A few ideas we learned about how to optimize our online courses in 47 Degrees.
I was going to share this as a tweet or a Twitter thread, but noticed it was a bit too dense, so decided to share write a short post instead.
Getting the most out of online courses might sound simple at a first glance, but as soon as you step into one you realize there is a set of things you might want to take into account. Note that some of the points could also apply to on site courses.
The cheat sheet
Keep in mind this is just what worked for us, os it’s not like the definitive guide on how to prepare online courses 🙏
🕵️♀️ Know your audience
Gather knowledge about the audience some time before the course. Learn what they are familiar with, or if they’d learn more by going over a given topic. Think of their daily work and tweak your content according to that.
Your ultimate goal is to provide as much value as possible to them, so adapting content to match their needs is key.
⏳ Get them set up
Meet the attendees a few days before to get them set up with tools and content. You don’t want to waste half a day on that the first day. Simple, but makes a big difference.
If you could gather a list of who is set up and who is not you’ll have the chance to help the latter. Put some time on making them aware of how useful would be such feedback for you. You can also organize a pre-course call to ensure everybody is ready 👍
🎬 Prepare the broadcast
Meet with your marketing team mates a few days before to ensure connection, video and audio quality. Use that time to troubleshoot all devices you want to use. E.g: A tablet as a whiteboard. Or just do it by yourself if you are freelance.
Prepare fallbacks for all the strictly needed tools, like the streaming platform you’ll use. Take the time to send a Calendar event to your attendees with the required links to the call and all assets.
📅 Course structure and agenda
Before starting the first day, share with the attendees the complete course structure and agenda. Be strict with the agenda to give them a sense of overall progress and keep control of the pace. Let them know you’ll keep control of time to ensure the course moves forward, so they don’t feel bad if you are in the need to cut some discussion at some point.
This point is specially needed for online courses given how counter productive interruptions can be over call and how easily people loses track and falls out of discussions.
🙋♂️ Optimize communication
Before starting the first day, use a couple of minutes to ask everyone to get muted and ping in chat for questions. As the teacher you lead and give people the turn to speak. Ask them to use chat only for that. On-call interruptions are not as easy as on site, mostly when there are many attendees.
Keep this under your control, but at the same time be polite on letting them speak as soon as they raise their hand, if you have enough time for it. You want to hear them.
🗣️ Keep people engaged
For an attendee it’s hard to stay engaged on call for many days. Imagine you would be attending a super long talk given by the same folk for a week straight.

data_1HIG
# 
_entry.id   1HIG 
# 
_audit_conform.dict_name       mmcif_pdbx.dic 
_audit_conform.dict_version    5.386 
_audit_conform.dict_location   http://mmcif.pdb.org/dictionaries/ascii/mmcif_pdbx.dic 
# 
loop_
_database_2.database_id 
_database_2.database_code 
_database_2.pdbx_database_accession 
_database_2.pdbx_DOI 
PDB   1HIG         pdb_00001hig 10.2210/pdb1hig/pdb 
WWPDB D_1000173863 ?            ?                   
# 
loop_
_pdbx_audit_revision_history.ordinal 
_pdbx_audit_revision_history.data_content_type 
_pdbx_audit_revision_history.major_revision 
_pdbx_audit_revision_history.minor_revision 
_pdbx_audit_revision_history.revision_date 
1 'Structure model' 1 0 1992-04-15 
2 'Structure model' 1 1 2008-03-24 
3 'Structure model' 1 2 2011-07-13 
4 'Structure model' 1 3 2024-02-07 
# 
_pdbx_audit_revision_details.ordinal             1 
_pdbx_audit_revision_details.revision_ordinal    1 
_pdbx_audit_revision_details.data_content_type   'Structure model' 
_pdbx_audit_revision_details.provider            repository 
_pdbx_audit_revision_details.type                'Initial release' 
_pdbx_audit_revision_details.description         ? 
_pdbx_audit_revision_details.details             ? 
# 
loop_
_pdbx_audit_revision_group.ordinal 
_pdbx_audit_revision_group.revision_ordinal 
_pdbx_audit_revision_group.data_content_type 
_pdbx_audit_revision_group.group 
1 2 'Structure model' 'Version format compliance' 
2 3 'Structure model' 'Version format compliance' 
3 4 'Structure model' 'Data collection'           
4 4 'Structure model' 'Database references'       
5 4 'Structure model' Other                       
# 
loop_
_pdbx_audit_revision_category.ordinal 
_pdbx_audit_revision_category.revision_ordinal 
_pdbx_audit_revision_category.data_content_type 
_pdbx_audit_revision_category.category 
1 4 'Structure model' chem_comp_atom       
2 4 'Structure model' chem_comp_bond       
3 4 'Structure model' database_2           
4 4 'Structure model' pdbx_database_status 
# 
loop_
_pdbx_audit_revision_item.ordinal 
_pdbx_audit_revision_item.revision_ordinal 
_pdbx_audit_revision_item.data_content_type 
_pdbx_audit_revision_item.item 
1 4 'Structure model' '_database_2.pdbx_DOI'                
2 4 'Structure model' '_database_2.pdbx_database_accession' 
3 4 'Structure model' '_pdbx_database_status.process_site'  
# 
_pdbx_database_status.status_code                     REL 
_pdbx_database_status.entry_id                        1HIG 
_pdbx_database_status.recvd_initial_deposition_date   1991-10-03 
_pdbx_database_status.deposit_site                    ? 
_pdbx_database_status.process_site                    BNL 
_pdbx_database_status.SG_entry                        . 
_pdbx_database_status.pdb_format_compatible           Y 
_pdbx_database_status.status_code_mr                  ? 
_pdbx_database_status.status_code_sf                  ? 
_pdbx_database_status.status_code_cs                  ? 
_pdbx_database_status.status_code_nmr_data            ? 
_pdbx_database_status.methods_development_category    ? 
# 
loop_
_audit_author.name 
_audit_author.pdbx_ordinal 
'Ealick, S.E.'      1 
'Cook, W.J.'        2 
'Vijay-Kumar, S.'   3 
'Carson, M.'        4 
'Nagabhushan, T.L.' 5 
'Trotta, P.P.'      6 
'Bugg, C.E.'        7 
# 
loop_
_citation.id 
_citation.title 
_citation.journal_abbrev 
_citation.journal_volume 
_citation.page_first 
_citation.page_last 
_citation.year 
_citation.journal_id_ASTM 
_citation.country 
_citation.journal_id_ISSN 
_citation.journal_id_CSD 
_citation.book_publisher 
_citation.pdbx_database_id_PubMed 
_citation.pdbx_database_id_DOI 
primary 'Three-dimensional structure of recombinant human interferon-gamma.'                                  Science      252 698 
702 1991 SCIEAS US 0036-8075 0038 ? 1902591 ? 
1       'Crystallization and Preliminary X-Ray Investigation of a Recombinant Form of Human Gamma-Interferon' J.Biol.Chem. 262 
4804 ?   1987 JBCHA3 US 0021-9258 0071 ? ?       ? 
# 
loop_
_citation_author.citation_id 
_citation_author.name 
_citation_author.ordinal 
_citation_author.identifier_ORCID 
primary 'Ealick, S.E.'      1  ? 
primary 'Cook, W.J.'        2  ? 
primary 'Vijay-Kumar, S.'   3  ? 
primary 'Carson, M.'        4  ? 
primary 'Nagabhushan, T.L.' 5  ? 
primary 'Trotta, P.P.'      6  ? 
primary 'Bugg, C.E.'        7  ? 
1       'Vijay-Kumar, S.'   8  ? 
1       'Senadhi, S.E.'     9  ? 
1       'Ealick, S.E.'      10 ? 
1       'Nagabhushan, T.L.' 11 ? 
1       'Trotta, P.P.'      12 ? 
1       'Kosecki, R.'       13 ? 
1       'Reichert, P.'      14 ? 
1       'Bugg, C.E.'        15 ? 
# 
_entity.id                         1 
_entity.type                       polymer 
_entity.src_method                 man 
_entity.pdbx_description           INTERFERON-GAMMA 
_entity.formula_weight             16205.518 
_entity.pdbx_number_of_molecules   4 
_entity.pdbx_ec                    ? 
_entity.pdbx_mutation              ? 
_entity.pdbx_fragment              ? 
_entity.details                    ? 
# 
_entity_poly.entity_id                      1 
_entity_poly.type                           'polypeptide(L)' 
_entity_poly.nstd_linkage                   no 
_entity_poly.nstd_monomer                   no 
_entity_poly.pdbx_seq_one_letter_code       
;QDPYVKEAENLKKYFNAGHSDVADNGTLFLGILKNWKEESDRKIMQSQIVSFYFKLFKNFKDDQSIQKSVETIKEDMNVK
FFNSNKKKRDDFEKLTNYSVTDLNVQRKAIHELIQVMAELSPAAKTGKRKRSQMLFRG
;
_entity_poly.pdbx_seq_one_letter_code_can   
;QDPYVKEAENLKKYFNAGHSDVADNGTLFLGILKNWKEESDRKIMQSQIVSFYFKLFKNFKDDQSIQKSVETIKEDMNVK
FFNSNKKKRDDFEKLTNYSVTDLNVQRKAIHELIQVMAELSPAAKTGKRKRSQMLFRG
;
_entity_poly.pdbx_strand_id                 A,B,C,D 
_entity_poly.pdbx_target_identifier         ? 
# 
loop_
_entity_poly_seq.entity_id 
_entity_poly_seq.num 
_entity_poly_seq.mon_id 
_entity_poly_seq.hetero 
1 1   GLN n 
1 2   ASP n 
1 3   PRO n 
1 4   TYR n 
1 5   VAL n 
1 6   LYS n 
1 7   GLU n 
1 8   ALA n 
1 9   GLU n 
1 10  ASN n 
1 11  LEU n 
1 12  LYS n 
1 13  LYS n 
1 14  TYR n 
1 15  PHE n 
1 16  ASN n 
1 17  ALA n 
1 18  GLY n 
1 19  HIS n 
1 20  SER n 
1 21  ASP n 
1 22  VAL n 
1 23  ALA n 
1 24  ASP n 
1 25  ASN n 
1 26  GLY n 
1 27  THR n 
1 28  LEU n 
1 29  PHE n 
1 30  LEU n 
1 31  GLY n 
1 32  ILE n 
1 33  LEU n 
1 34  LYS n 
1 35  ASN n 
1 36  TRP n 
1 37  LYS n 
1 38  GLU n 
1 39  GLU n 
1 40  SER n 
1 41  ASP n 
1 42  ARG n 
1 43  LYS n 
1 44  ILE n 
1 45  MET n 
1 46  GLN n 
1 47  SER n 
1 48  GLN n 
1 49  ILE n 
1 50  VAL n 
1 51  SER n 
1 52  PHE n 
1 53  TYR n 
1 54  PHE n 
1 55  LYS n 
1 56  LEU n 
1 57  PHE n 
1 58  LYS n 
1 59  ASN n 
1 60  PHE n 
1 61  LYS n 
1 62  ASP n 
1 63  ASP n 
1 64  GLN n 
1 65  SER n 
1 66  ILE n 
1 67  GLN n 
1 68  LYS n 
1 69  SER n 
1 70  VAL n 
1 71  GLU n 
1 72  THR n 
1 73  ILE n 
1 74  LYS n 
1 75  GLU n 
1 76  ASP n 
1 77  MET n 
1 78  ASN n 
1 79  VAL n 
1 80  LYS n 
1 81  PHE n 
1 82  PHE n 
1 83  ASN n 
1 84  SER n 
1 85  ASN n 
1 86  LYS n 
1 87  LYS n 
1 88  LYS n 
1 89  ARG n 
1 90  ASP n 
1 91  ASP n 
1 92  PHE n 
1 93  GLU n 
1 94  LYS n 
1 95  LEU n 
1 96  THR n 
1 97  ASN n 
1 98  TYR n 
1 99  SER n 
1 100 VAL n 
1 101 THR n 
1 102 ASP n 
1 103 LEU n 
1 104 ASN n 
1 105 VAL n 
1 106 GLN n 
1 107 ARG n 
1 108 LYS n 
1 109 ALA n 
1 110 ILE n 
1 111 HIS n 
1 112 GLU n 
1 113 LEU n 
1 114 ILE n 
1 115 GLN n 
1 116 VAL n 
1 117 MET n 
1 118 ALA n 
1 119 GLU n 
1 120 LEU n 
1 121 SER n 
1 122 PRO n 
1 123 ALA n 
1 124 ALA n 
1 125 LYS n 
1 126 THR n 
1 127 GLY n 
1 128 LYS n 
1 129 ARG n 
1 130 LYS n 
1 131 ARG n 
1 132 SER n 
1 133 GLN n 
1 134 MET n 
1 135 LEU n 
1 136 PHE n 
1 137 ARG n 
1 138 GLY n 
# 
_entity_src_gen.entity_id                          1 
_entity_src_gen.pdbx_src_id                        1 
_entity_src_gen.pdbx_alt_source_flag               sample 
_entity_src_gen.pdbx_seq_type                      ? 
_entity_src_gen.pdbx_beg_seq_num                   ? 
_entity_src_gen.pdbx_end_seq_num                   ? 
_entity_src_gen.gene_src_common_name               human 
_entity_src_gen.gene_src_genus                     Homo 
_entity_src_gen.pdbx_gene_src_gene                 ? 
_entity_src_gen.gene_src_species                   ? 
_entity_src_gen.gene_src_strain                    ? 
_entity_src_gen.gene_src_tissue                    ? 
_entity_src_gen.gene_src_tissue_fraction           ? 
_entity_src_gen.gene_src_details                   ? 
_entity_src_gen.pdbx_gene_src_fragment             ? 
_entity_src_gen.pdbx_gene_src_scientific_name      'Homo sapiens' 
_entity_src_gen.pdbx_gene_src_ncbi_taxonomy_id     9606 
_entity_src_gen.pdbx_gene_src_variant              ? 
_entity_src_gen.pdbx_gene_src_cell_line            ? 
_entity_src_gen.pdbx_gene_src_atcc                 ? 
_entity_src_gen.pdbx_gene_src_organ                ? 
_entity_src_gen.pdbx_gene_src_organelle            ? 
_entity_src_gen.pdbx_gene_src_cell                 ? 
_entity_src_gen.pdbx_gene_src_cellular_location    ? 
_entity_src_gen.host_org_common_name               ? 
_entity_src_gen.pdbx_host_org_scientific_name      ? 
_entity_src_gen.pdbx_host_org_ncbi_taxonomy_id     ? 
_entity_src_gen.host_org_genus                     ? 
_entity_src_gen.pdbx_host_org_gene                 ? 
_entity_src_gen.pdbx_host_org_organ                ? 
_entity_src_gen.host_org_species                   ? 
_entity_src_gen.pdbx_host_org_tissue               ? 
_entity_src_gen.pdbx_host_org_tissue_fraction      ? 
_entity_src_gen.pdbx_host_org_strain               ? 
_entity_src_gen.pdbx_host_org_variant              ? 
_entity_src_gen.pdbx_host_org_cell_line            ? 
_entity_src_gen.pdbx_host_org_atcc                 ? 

Be over proactive on asking attendees for questions, and making them participate as much as possible. Prepare content with that in mind.
Prepare the schedule so they have enough breaks every day for coffee, lunch etc. Shortening breaks for the sake of fitting more content is usually a bad take. It always works better to keep their minds fresh.
These little things will make you succeed instead of getting a bunch of people turning cameras off and fading out for long.
📦 Bootstrap content
Offer the content as bundled as possible. You want them to have seamless access to all the content (theory, exercises) without the need for your help all the time. You don’t want to be a bottleneck for troubleshooting during the course days, neither make them waste a lot time to get things running. Troubleshooting over call, one by one is not very doable.
Versioning is one of the most common issues. You are about to start with some exercises and then people finds issues when importing those on their environment, since they are using their already installed environment, plugin versions and so on.
A good way to shortcut this problem is relying on IntelliJ IDEA Edu for exercises. It carries latest stable versions for most of the language compilers, so by asking your attendees to download this environment you can ensure they got the versions you expect.
On top of that, it provides a very convenient way to encode your exercises as tests the attendees need to resolve sequentially. Each exercise comes along with a markdown or html description you provide, and a button to validate the solution.
🪓 Leverage adaptability
Ensure you have content flexibility and the ability to jump and axe content on the go if needed. Audiences vary a lot and many times you realize the current one would get more benefit from going over some given part of the course first.
Many times you discover this live and gradually, following the questions they make.
🧠 Keep agreements in mind
Be conscious about privacy and contracts. It’s a course for your attendees, not for your Twitter followers. Always ask them or their company before sharing anything in the open. For marketing purposes it helps to agree on what kind of content you can share and promote before or after the course. Many companies wouldn’t want you to take / share pics, and you definitely want to respect that.
And that’s pretty much it for now. I’ll probably add more topics to the list during the following days, as soon as they come to my mind. I hope it was useful 🤞
Thanks to 47 Degrees for giving me the chance to learn about this.